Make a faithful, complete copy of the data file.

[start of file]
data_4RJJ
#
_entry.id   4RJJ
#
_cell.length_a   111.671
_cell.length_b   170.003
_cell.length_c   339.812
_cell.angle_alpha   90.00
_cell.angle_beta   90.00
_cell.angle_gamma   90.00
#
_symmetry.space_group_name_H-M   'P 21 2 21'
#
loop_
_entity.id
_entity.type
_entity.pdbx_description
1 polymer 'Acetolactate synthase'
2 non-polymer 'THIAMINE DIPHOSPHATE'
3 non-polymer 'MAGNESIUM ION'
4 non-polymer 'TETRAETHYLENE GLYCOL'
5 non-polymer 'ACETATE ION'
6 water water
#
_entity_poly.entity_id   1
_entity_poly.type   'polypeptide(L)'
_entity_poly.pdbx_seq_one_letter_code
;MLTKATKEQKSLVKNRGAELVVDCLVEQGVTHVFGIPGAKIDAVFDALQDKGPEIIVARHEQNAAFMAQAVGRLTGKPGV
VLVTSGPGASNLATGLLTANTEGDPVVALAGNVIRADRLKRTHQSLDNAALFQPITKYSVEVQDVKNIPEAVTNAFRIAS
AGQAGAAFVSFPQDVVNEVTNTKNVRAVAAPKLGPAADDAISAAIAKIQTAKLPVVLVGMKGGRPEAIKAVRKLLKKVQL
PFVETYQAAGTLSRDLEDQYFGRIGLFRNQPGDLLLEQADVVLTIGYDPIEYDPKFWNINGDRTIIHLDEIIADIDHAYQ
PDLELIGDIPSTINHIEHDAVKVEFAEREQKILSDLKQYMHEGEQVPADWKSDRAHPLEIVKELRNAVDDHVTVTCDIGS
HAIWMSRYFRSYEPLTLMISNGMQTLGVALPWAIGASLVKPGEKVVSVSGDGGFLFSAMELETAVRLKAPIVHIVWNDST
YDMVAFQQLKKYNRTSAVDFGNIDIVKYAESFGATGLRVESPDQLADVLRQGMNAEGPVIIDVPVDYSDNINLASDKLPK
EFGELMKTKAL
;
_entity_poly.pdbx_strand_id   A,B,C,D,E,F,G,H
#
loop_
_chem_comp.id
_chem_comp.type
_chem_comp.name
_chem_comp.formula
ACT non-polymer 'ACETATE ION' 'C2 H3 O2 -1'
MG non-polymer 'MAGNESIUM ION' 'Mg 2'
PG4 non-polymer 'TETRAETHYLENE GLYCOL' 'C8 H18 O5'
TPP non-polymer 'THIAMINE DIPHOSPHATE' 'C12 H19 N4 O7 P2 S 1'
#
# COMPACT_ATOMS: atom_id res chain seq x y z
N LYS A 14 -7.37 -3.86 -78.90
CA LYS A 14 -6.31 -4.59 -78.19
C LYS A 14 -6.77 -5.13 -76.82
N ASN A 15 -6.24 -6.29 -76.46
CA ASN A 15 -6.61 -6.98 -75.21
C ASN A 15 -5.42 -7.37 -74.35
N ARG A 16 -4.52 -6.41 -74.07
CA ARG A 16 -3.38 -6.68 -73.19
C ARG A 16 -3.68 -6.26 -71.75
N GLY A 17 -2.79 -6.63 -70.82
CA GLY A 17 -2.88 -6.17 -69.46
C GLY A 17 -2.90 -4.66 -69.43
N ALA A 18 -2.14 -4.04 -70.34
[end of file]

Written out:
data_4RJJ
#
_entry.id   4RJJ
#
_cell.length_a   111.671
_cell.length_b   170.003
_cell.length_c   339.812
_cell.angle_alpha   90.00
_cell.angle_beta   90.00
_cell.angle_gamma   90.00
#
_symmetry.space_group_name_H-M   'P 21 2 21'
#
loop_
_entity.id
_entity.type
_entity.pdbx_description
1 polymer 'Acetolactate synthase'
2 non-polymer 'THIAMINE DIPHOSPHATE'
3 non-polymer 'MAGNESIUM ION'
4 non-polymer 'TETRAETHYLENE GLYCOL'
5 non-polymer 'ACETATE ION'
6 water water
#
_entity_poly.entity_id   1
_entity_poly.type   'polypeptide(L)'
_entity_poly.pdbx_seq_one_letter_code
;MLTKATKEQKSLVKNRGAELVVDCLVEQGVTHVFGIPGAKIDAVFDALQDKGPEIIVARHEQNAAFMAQAVGRLTGKPGV
VLVTSGPGASNLATGLLTANTEGDPVVALAGNVIRADRLKRTHQSLDNAALFQPITKYSVEVQDVKNIPEAVTNAFRIAS
AGQAGAAFVSFPQDVVNEVTNTKNVRAVAAPKLGPAADDAISAAIAKIQTAKLPVVLVGMKGGRPEAIKAVRKLLKKVQL
PFVETYQAAGTLSRDLEDQYFGRIGLFRNQPGDLLLEQADVVLTIGYDPIEYDPKFWNINGDRTIIHLDEIIADIDHAYQ
PDLELIGDIPSTINHIEHDAVKVEFAEREQKILSDLKQYMHEGEQVPADWKSDRAHPLEIVKELRNAVDDHVTVTCDIGS
HAIWMSRYFRSYEPLTLMISNGMQTLGVALPWAIGASLVKPGEKVVSVSGDGGFLFSAMELETAVRLKAPIVHIVWNDST
YDMVAFQQLKKYNRTSAVDFGNIDIVKYAESFGATGLRVESPDQLADVLRQGMNAEGPVIIDVPVDYSDNINLASDKLPK
EFGELMKTKAL
;
_entity_poly.pdbx_strand_id   A,B,C,D,E,F,G,H
#
loop_
_chem_comp.id
_chem_comp.type
_chem_comp.name
_chem_comp.formula
ACT non-polymer 'ACETATE ION' 'C2 H3 O2 -1'
MG non-polymer 'MAGNESIUM ION' 'Mg 2'
PG4 non-polymer 'TETRAETHYLENE GLYCOL' 'C8 H18 O5'
TPP non-polymer 'THIAMINE DIPHOSPHATE' 'C12 H19 N4 O7 P2 S 1'
#
# COMPACT_ATOMS: atom_id res chain seq x y z
N LYS A 14 -7.37 -3.86 -78.90
CA LYS A 14 -6.31 -4.59 -78.19
C LYS A 14 -6.77 -5.13 -76.82
N ASN A 15 -6.24 -6.29 -76.46
CA ASN A 15 -6.61 -6.98 -75.21
C ASN A 15 -5.42 -7.37 -74.35
N ARG A 16 -4.52 -6.41 -74.07
CA ARG A 16 -3.38 -6.68 -73.19
C ARG A 16 -3.68 -6.26 -71.75
N GLY A 17 -2.79 -6.63 -70.82
CA GLY A 17 -2.88 -6.17 -69.46
C GLY A 17 -2.90 -4.66 -69.43
N ALA A 18 -2.14 -4.04 -70.34